English MPs vote normally as a bloc in the same way as UK MPs, which suggests that this move has been proposed for other reasons. Whatever the practical considerations, the real damage of English votes for English laws is not its mechanical application. The real damage, before a veto is imposed, is the creation of a perception that the United Kingdom is now only about separate interests and not a common interest.
I am going to finish.
There is a myth that the Union can survive this new polarisation of Scotland and England. The myth is that it is held together by bonds that are of such long standing that they can overcome what may be seen as a local difficulty. I say to the House, however, that what may have been true in the aftermath of the second world war and its shared sacrifice has given way to a new world where none of our ancient institutions is strong enough or popular enough on its own to hold us together.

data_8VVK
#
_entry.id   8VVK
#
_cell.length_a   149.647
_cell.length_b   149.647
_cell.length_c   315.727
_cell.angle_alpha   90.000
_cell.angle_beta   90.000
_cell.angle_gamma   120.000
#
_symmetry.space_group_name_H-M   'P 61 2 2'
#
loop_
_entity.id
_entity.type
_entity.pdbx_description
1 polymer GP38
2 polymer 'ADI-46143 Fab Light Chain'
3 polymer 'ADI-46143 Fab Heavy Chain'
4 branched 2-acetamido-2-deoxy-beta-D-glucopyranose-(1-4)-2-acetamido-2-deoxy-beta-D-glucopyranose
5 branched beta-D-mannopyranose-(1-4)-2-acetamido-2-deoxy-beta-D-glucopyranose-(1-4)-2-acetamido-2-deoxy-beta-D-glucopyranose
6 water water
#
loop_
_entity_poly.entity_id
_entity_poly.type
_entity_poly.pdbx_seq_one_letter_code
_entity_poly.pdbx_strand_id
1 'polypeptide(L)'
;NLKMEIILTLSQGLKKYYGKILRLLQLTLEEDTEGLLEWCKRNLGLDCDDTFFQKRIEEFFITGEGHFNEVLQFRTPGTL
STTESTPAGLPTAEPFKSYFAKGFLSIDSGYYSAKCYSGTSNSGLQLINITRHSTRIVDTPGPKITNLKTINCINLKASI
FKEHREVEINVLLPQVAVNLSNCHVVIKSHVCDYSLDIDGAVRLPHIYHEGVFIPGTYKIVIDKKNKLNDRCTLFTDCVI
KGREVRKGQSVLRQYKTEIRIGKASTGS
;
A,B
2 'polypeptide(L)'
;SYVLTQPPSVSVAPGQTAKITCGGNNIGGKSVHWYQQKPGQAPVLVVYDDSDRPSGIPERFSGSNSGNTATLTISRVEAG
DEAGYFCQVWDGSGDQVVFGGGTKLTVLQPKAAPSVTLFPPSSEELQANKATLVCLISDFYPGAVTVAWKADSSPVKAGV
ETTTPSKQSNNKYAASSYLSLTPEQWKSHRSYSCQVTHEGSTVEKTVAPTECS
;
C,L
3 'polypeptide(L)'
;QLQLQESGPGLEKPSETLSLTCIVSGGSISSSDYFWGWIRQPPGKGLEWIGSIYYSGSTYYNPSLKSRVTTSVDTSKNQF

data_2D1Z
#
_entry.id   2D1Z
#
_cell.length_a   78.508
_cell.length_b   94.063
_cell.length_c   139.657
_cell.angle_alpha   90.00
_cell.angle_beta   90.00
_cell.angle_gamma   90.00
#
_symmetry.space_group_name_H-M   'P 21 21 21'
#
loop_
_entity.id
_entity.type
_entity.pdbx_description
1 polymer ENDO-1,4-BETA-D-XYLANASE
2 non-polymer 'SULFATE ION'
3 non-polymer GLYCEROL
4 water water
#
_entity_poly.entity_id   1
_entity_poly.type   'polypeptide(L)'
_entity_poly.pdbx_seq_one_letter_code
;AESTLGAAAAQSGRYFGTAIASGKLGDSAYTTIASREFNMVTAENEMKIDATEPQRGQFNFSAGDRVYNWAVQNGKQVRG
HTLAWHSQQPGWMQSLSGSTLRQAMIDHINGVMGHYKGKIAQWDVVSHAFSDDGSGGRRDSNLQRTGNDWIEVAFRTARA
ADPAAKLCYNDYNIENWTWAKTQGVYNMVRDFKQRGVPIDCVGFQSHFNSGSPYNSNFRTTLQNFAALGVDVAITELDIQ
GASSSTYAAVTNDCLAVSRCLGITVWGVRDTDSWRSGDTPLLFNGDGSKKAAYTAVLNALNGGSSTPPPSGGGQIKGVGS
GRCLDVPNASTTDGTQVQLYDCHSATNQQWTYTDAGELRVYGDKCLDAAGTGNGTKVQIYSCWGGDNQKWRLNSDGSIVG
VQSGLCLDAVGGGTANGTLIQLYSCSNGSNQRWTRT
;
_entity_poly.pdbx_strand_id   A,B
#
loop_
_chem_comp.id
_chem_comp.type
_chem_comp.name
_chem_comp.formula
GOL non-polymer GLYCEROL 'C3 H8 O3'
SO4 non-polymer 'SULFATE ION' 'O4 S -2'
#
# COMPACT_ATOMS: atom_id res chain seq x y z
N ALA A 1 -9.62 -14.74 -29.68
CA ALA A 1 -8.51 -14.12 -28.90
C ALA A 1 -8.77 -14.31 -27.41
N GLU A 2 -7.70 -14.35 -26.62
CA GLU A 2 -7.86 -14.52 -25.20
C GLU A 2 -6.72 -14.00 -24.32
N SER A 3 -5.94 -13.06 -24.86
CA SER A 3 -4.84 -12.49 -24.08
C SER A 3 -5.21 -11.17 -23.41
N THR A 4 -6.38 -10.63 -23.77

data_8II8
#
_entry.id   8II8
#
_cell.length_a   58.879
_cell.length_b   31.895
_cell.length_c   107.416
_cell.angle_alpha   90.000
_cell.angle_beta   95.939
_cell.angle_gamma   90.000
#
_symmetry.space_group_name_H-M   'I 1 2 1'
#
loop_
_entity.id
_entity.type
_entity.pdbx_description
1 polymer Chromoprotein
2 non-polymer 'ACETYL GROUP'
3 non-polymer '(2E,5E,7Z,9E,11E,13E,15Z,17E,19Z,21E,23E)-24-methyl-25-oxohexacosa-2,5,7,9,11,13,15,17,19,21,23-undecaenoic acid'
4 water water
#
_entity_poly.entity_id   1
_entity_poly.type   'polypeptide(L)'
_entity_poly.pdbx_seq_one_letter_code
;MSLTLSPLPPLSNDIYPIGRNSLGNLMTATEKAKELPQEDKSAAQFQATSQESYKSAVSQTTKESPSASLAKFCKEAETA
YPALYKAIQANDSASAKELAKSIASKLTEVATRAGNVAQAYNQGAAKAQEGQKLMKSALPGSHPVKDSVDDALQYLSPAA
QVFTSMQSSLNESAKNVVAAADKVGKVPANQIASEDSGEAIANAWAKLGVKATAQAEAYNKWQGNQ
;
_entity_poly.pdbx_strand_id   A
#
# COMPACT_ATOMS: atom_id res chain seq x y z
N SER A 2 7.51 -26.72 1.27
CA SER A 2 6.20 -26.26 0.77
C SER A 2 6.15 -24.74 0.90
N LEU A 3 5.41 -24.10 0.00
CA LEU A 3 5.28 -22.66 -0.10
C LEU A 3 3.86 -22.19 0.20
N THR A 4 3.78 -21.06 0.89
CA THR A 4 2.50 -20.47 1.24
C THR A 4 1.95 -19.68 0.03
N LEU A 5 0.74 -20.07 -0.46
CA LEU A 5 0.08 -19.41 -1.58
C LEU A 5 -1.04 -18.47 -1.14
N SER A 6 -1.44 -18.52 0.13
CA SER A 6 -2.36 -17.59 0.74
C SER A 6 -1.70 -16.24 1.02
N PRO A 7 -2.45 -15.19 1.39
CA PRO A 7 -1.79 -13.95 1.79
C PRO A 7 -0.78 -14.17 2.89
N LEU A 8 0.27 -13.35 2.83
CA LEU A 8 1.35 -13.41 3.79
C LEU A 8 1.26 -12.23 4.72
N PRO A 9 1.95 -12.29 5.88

The Union cannot survive on mutual respect alone—it is in short supply at the moment—or just on the basis of mutual toleration, a minimalist policy of holding each other at a distance for fear that we will fight. The Union will hold together only if there are things that the people of our four nations believe they have in common; if we emphasise that there are common needs, mutual interests and similar values that make us want to co-operate; and, in short, if there is a belief that we do best by sharing. In the modern world, where countries survive or falter on the basis of a daily referendum of opinion, such sharing has to preserve our historical willingness to share risks and transfer resources between each other to tackle issues such as poverty, unemployment and inequality.